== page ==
Cervical cancer update: New research says screening should be focussed OLDER women

Posted on Dec 19 2017 - 5:47am by admin

Cases of cervical cancer in young women are set to decline 75 per cent by 2040, a charity has predicted.

HPV is thought to cause nearly all cervical cancers and a vaccination against it has been offered to girls aged 11 to 13 since 2008.

Charity, Jo’s Cervical Cancer Trust, which commissioned the new research said that cervical cancer among young women could be eradicated but incidence is set to increase among those too old to receive the jab.

It commissioned researchers from Queen Mary University of London to predict what cervical cancer incidence will look like in England over coming years.

The study, published in The Lancet Public Health, predicted that the disease, which is traditionally more common among younger women, will see a shift in “peak age” of cancer diagnosis.

It will be more commonly diagnosed among 55-to-59-year-olds by 2040, researchers found.

They wrote: “Going forward, focus should be placed on scenarios that offer less intensive screening for vaccinated women and more on increasing coverage and incorporation of new technologies to enhance current cervical screening among unvaccinated women.”

Using the modelling tool developed by the researchers, the charity predicted that women aged 50-64 will see a 62 per cent increase in incidence by 2040.

This could lead to a 143 per cent rise in mortality from 183 deaths in 2015 to 449 in 2040, the charity predicted.

Dr Alejandra Castanon, from Queen Mary University of London, said: “This study shows how the age-specific incidence of cervical cancer will change over the next 20 years.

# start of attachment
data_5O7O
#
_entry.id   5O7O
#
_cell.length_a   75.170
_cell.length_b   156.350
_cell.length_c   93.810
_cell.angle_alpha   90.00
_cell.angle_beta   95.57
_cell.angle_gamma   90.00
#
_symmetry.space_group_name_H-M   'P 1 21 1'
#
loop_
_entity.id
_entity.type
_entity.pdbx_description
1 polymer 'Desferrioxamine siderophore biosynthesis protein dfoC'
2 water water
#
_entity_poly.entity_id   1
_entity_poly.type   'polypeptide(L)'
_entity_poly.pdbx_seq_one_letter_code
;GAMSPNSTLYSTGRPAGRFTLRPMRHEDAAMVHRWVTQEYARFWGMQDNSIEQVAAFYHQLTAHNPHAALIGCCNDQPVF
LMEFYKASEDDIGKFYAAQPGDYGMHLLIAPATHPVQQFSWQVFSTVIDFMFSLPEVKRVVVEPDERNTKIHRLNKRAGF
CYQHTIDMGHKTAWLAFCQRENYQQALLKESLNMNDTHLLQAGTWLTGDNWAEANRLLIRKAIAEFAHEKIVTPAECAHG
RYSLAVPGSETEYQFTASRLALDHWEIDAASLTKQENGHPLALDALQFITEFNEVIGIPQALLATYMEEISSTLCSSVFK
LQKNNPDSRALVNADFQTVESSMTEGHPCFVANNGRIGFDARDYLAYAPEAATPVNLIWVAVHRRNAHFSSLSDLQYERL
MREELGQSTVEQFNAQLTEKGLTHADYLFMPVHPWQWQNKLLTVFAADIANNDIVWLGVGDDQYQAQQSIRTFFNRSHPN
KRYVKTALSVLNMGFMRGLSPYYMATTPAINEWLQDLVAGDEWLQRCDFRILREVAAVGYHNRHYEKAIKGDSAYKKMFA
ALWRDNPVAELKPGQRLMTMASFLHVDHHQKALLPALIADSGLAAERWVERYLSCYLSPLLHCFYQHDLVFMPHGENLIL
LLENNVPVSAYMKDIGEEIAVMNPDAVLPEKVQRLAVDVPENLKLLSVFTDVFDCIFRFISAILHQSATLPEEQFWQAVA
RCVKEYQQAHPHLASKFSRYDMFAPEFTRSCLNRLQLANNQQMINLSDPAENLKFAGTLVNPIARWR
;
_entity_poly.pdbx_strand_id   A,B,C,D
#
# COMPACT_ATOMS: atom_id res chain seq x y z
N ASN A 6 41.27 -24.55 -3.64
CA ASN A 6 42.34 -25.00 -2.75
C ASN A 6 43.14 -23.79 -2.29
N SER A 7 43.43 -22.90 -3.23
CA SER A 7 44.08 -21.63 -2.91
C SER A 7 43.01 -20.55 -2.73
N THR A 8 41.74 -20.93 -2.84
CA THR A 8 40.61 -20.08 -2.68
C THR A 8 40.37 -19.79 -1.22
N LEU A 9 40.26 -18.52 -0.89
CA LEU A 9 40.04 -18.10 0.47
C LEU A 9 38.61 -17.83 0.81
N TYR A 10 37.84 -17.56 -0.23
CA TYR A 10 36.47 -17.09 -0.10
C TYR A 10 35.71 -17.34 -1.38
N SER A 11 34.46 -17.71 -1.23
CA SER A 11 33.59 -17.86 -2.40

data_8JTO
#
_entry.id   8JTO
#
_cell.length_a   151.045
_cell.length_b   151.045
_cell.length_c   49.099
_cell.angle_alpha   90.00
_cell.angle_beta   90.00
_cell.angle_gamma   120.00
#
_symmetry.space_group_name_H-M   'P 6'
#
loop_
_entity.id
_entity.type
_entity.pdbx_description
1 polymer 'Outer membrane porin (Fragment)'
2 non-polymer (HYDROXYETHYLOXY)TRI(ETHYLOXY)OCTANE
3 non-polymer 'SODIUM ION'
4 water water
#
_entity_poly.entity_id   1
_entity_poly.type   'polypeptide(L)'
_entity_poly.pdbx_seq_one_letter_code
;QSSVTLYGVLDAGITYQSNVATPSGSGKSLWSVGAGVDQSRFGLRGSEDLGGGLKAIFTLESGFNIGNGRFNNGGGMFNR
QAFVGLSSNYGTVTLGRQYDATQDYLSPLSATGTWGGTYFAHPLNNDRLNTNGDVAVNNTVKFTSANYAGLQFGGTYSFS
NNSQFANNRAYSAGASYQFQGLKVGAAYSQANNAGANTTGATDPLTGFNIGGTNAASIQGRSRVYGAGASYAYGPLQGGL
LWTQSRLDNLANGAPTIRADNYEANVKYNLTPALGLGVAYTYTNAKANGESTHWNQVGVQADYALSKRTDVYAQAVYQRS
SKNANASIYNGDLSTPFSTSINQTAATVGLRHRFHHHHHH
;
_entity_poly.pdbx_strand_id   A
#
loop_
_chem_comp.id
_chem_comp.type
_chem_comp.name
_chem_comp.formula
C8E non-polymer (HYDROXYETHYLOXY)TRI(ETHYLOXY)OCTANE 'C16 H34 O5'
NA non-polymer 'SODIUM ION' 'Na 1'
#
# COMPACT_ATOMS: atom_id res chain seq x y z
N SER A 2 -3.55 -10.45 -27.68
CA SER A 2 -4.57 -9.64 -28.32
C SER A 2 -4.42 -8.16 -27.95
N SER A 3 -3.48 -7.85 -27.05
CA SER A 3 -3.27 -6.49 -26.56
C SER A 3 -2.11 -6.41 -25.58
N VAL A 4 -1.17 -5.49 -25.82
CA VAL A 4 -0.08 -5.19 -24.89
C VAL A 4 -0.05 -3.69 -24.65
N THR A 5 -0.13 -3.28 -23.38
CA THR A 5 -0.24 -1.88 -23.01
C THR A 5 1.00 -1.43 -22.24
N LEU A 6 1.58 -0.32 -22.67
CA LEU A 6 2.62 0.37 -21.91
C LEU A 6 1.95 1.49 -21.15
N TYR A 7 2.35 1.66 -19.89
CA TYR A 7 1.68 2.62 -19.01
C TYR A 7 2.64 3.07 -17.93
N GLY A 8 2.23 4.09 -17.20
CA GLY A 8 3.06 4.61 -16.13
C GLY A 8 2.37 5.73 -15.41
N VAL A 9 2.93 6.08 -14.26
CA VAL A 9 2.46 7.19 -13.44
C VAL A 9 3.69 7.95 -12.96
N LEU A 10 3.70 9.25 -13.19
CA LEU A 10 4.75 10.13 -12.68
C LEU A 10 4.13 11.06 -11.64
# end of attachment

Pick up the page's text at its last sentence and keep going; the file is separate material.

“Women currently aged between 25 and 40 will remain at high risk of cervical cancer throughout their lives, whilst women younger than 25 will see their risk decrease. This has implications for the way we invest in and target screening.“

Robert Music, chief executive of Jo’s Cervical Cancer Trust, said: “We are on the path to eradicating cervical cancer among young women, which is extraordinary. However, we are faced with an immediate challenge among women who will be over 50 in 2040.

“This research should serve as a wake-up call and the need for action. Continued declining cervical screening attendance will cost lives at all ages and must not happen.

“We are faced with an ageing population and risk among older women rocketing, therefore changes to the programme which could reduce this risk must be explored, including increasing the screening age from 64 and self-testing.

“We want to see cervical cancer become a disease of the past with no more women losing their lives to the disease.”

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